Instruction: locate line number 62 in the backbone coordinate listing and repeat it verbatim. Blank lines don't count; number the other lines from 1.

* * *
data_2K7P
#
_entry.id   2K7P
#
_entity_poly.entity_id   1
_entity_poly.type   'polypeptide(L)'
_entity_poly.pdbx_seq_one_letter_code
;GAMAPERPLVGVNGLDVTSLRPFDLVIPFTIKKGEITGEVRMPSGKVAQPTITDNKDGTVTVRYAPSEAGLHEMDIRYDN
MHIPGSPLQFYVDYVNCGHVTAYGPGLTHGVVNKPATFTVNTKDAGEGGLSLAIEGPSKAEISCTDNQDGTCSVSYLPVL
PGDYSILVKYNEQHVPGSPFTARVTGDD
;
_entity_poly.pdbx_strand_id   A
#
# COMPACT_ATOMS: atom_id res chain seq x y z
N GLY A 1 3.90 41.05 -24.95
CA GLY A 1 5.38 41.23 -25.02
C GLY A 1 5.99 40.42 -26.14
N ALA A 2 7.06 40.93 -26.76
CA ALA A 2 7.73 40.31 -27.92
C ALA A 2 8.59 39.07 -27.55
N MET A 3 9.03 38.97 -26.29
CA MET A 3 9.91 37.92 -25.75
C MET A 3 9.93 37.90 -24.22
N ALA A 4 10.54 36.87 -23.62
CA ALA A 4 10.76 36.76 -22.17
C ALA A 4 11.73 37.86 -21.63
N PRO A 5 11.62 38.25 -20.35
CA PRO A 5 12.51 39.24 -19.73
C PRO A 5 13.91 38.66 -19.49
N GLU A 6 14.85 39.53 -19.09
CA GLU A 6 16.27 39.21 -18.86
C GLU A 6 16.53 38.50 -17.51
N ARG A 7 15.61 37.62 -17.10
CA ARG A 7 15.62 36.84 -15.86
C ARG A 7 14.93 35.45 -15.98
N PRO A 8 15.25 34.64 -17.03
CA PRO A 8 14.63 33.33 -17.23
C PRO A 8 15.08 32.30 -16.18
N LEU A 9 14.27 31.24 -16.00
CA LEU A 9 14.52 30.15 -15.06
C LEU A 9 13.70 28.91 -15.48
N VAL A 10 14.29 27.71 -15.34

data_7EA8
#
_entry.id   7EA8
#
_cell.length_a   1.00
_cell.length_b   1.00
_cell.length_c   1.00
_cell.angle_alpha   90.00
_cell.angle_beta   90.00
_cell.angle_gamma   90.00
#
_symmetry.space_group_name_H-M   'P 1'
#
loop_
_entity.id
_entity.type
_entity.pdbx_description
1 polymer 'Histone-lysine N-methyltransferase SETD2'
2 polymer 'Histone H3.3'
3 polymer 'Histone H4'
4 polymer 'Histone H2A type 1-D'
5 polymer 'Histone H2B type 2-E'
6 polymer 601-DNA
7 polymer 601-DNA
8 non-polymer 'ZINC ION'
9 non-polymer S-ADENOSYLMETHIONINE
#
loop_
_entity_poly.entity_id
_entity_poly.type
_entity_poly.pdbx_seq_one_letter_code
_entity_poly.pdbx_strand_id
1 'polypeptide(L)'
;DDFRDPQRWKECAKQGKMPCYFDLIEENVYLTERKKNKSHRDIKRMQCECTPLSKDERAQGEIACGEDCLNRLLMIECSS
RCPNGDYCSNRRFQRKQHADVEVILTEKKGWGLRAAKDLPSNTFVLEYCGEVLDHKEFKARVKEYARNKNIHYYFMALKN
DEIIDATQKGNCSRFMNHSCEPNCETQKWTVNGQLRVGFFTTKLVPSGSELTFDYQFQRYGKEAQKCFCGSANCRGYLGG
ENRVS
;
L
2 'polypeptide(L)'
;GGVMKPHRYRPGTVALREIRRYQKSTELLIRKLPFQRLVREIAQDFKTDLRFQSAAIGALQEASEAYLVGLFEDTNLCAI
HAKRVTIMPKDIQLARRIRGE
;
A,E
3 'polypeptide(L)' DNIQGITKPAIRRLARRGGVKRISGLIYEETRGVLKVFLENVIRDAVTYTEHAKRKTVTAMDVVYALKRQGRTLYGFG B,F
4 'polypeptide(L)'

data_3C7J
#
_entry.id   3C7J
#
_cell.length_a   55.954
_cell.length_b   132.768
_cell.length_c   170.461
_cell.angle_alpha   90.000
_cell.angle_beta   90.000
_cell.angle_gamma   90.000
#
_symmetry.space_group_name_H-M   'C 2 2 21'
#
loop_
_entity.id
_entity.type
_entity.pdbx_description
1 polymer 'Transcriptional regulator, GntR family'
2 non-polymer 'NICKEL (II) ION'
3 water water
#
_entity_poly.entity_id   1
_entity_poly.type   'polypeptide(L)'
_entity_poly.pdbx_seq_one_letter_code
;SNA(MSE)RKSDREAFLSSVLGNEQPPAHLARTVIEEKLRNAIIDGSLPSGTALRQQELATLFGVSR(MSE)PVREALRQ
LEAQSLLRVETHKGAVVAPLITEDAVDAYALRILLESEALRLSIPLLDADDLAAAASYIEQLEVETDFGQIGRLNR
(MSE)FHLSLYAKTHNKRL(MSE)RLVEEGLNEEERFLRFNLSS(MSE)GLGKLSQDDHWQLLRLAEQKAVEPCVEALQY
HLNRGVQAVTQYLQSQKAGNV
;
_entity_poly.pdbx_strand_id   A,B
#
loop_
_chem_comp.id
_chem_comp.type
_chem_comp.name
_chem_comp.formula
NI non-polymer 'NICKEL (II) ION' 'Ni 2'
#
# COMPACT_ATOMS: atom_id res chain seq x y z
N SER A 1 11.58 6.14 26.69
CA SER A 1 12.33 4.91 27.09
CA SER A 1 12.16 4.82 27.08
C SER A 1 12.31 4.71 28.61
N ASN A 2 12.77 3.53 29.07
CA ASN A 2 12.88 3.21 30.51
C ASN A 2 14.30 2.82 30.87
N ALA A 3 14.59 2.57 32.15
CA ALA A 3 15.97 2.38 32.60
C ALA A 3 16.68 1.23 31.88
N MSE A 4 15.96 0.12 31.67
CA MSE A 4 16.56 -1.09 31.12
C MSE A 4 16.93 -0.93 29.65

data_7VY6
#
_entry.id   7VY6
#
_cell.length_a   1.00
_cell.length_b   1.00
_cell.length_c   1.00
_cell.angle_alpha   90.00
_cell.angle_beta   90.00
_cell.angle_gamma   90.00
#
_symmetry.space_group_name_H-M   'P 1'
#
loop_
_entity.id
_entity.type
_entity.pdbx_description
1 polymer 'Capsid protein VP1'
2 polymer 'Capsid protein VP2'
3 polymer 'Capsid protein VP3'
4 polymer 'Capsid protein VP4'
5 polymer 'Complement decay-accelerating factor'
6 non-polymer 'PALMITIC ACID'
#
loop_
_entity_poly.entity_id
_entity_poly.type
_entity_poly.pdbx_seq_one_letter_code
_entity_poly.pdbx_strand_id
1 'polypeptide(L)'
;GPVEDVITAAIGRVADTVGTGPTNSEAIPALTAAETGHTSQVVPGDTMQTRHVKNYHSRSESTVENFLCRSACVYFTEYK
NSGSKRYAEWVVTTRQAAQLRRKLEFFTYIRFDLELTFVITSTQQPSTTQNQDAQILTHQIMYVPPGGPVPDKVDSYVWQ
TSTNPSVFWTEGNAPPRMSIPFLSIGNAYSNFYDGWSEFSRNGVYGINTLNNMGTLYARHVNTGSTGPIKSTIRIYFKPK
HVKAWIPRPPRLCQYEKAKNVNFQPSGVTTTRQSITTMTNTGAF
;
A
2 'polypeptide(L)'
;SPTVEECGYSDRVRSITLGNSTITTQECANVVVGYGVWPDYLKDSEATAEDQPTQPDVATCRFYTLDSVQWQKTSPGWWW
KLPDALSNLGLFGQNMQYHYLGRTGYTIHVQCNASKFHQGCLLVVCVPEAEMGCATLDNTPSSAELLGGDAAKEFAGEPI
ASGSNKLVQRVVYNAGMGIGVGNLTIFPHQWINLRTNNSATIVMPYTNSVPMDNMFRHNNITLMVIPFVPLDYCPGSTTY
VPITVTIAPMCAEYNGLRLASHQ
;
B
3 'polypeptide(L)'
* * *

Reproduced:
3 polymer 'Histone H4'